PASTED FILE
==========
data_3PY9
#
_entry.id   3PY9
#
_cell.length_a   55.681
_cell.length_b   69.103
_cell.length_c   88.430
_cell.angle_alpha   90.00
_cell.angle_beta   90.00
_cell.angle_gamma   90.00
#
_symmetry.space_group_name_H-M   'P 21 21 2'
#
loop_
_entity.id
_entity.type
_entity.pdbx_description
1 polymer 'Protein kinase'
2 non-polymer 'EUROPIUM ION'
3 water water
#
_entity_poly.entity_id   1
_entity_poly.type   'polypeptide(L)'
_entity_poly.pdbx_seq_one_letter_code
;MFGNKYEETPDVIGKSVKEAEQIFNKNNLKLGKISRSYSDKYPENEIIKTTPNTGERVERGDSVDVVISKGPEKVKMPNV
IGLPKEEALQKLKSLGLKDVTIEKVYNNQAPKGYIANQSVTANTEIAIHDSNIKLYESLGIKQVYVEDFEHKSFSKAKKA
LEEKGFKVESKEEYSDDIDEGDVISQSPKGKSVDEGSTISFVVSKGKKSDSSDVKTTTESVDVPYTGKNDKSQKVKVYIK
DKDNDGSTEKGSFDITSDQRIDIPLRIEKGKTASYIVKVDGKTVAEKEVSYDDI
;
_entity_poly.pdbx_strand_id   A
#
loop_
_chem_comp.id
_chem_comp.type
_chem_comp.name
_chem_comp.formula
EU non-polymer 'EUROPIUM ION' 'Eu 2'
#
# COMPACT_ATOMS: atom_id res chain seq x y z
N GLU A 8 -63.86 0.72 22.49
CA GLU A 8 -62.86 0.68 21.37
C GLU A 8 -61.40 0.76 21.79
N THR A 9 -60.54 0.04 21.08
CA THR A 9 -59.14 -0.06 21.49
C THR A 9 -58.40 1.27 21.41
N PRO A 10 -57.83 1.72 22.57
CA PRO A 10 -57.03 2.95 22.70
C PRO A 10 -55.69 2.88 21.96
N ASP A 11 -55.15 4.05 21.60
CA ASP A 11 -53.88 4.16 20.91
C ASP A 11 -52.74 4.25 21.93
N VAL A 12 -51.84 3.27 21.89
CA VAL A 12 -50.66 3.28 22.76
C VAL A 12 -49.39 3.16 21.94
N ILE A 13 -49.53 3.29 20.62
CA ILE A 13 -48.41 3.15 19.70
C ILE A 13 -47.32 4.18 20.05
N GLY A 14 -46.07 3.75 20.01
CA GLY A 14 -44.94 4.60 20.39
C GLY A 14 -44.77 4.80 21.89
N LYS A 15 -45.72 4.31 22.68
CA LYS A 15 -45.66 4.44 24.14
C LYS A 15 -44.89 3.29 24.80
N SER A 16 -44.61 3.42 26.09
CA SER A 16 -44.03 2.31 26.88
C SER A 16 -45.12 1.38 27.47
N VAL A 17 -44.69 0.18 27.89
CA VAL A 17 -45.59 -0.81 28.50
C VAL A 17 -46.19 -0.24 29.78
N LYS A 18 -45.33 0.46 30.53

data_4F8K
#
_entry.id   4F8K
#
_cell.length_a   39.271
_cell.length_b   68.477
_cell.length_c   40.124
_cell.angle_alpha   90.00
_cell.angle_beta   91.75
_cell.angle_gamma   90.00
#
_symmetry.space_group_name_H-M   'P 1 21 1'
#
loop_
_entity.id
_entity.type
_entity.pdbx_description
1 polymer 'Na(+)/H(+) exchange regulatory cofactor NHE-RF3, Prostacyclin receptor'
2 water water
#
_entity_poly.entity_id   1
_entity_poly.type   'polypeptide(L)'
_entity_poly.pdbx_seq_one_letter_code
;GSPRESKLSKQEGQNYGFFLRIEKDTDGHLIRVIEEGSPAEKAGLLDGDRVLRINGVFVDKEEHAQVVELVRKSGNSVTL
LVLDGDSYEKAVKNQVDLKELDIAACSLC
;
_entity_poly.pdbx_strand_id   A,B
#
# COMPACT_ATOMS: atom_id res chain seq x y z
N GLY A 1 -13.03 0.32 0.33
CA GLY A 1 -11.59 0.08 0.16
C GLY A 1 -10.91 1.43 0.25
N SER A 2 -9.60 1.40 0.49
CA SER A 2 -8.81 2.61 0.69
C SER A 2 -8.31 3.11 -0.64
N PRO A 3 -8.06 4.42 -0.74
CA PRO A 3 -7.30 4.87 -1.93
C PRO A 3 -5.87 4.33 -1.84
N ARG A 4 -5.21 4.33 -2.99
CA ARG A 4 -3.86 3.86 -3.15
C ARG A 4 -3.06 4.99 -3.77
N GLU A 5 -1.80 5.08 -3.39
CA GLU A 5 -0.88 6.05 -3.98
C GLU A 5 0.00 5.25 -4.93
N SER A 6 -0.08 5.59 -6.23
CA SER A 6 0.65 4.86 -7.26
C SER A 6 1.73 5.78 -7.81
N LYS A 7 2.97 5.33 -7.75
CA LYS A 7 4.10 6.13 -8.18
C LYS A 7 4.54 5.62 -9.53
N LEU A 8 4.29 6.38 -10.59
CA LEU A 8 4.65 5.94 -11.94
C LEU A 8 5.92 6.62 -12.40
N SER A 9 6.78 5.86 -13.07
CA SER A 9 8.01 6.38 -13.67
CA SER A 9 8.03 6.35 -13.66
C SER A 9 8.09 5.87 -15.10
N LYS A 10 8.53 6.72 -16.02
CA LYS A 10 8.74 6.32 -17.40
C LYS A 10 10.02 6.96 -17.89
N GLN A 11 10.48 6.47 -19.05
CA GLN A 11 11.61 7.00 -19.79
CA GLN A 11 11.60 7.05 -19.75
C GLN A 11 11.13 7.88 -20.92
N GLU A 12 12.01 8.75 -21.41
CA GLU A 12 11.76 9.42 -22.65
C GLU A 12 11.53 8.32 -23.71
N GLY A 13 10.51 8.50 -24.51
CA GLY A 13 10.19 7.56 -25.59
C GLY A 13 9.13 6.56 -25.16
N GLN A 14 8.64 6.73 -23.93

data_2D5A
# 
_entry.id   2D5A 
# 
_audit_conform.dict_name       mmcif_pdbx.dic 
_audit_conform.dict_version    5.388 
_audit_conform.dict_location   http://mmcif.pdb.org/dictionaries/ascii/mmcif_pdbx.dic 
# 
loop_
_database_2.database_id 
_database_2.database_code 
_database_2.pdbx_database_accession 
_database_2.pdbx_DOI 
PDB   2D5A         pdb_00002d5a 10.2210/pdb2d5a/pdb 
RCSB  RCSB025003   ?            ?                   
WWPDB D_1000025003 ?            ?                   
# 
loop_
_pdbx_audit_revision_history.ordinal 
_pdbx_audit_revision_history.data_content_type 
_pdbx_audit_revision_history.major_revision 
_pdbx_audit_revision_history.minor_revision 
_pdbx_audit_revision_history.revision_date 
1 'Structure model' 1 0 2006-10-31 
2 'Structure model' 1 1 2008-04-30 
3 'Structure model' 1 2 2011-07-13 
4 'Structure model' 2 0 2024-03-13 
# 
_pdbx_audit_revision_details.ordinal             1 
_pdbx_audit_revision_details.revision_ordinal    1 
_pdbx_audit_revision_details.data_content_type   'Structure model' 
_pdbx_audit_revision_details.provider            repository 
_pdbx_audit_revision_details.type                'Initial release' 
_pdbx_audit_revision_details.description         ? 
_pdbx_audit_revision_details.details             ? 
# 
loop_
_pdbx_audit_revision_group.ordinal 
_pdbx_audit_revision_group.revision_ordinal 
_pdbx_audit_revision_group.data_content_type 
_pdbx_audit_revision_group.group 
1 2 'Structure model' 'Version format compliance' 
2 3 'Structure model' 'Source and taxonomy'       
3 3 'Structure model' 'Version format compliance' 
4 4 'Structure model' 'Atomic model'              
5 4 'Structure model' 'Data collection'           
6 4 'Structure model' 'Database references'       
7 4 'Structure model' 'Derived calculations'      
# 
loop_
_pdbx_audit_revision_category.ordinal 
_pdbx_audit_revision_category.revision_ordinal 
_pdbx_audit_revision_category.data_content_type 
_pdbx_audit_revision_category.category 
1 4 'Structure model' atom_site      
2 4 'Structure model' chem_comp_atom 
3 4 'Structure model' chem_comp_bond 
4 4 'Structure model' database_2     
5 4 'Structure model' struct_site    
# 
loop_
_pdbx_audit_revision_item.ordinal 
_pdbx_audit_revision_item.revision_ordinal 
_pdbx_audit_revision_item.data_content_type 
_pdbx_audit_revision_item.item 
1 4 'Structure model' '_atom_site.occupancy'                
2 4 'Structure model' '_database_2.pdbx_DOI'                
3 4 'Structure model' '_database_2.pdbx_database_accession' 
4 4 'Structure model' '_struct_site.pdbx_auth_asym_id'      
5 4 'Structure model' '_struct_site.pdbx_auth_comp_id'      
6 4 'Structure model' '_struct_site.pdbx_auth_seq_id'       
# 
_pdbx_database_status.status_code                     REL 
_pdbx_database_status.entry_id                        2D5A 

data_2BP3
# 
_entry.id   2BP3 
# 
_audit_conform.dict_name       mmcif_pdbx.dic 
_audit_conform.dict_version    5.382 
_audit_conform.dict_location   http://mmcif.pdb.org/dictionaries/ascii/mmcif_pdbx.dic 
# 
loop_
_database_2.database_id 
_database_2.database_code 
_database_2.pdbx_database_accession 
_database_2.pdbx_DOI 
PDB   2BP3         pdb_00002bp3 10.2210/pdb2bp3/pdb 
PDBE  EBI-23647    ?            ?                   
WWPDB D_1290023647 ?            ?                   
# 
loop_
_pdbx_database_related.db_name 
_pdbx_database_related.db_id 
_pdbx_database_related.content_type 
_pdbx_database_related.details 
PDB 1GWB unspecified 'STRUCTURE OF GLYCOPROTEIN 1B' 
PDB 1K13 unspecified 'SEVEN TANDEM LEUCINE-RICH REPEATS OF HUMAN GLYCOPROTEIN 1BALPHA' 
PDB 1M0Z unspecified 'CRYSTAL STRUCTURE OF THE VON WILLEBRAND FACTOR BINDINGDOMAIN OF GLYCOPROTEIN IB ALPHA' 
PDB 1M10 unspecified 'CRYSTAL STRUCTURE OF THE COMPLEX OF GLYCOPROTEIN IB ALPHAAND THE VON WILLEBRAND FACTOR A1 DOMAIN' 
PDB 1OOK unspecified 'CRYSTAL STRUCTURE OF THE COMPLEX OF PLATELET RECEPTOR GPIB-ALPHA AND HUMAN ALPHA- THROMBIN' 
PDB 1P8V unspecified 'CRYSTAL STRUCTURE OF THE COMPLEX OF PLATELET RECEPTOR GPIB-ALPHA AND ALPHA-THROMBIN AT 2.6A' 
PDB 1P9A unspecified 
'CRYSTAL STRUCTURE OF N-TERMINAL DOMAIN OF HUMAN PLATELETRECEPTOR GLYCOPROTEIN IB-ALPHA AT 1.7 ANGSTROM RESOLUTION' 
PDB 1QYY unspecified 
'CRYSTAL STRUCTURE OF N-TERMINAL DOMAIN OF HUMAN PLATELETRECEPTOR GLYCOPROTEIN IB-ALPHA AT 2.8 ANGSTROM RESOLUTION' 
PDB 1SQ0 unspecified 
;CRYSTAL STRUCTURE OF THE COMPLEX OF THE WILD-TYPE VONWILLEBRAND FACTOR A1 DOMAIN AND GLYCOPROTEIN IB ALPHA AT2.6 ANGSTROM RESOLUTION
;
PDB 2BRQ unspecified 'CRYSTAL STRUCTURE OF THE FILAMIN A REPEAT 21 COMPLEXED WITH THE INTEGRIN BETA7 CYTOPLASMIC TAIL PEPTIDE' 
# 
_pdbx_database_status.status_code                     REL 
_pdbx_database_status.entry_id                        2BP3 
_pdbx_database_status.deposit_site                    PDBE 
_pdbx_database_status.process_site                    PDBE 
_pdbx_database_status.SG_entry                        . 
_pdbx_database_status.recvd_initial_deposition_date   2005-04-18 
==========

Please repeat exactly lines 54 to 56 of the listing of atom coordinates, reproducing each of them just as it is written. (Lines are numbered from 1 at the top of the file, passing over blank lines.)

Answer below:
C VAL A 12 -49.39 3.16 21.94
N ILE A 13 -49.53 3.29 20.62
CA ILE A 13 -48.41 3.15 19.70